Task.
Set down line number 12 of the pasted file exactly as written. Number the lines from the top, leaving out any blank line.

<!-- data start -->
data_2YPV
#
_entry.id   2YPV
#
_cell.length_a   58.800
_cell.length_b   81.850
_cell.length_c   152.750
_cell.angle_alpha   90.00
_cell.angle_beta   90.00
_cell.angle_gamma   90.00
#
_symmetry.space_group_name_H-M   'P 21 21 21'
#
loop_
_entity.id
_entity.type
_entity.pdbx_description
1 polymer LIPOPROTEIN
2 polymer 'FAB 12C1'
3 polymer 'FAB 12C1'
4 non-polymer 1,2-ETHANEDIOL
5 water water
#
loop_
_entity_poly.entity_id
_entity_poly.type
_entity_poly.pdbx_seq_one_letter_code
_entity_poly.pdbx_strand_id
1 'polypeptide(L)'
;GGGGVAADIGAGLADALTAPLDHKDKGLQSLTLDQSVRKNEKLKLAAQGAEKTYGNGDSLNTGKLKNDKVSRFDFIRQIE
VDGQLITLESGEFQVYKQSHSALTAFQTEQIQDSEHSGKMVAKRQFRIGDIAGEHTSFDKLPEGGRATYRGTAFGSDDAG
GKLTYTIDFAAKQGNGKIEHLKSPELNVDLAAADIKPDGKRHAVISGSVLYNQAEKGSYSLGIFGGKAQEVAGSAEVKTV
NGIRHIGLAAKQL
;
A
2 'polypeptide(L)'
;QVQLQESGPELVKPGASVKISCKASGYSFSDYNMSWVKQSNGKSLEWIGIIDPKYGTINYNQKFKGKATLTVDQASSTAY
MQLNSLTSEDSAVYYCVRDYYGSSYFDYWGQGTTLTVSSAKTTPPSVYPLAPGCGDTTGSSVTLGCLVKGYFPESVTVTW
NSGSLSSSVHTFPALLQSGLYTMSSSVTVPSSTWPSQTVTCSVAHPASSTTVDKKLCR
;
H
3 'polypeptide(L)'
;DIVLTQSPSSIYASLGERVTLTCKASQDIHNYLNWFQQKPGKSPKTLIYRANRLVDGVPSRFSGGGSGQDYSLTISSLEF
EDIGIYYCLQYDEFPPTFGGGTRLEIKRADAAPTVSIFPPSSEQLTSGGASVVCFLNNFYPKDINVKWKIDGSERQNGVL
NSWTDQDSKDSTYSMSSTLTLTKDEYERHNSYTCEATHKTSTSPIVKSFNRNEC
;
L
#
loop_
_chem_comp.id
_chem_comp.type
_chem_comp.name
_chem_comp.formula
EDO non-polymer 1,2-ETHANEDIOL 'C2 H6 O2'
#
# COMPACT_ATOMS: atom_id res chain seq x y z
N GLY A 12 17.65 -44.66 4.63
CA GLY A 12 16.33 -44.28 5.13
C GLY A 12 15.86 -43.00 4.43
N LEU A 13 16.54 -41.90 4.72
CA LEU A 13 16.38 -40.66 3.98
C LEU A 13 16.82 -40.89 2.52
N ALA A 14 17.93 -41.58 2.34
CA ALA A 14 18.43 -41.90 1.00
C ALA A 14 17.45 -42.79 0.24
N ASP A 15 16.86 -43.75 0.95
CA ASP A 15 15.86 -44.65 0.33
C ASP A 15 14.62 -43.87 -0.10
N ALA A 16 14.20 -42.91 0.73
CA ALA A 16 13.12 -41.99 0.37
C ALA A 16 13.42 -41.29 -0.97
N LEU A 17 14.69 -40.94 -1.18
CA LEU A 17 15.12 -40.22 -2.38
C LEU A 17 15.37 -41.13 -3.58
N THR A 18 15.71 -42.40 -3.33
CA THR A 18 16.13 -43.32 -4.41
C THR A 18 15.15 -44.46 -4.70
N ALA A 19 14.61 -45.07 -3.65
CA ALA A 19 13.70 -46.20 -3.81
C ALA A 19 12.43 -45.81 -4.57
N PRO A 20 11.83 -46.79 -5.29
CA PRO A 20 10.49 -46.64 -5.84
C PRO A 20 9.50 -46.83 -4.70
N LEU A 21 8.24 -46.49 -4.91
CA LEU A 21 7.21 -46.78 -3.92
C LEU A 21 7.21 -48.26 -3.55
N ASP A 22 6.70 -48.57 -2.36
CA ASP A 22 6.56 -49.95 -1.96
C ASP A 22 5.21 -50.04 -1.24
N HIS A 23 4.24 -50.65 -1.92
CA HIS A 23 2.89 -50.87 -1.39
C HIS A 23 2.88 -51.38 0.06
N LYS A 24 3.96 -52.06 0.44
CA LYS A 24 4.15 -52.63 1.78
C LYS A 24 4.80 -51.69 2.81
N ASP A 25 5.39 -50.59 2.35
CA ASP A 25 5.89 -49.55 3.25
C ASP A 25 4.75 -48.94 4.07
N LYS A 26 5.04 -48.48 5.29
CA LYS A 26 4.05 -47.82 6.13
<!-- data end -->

_symmetry.space_group_name_H-M   'P 21 21 21'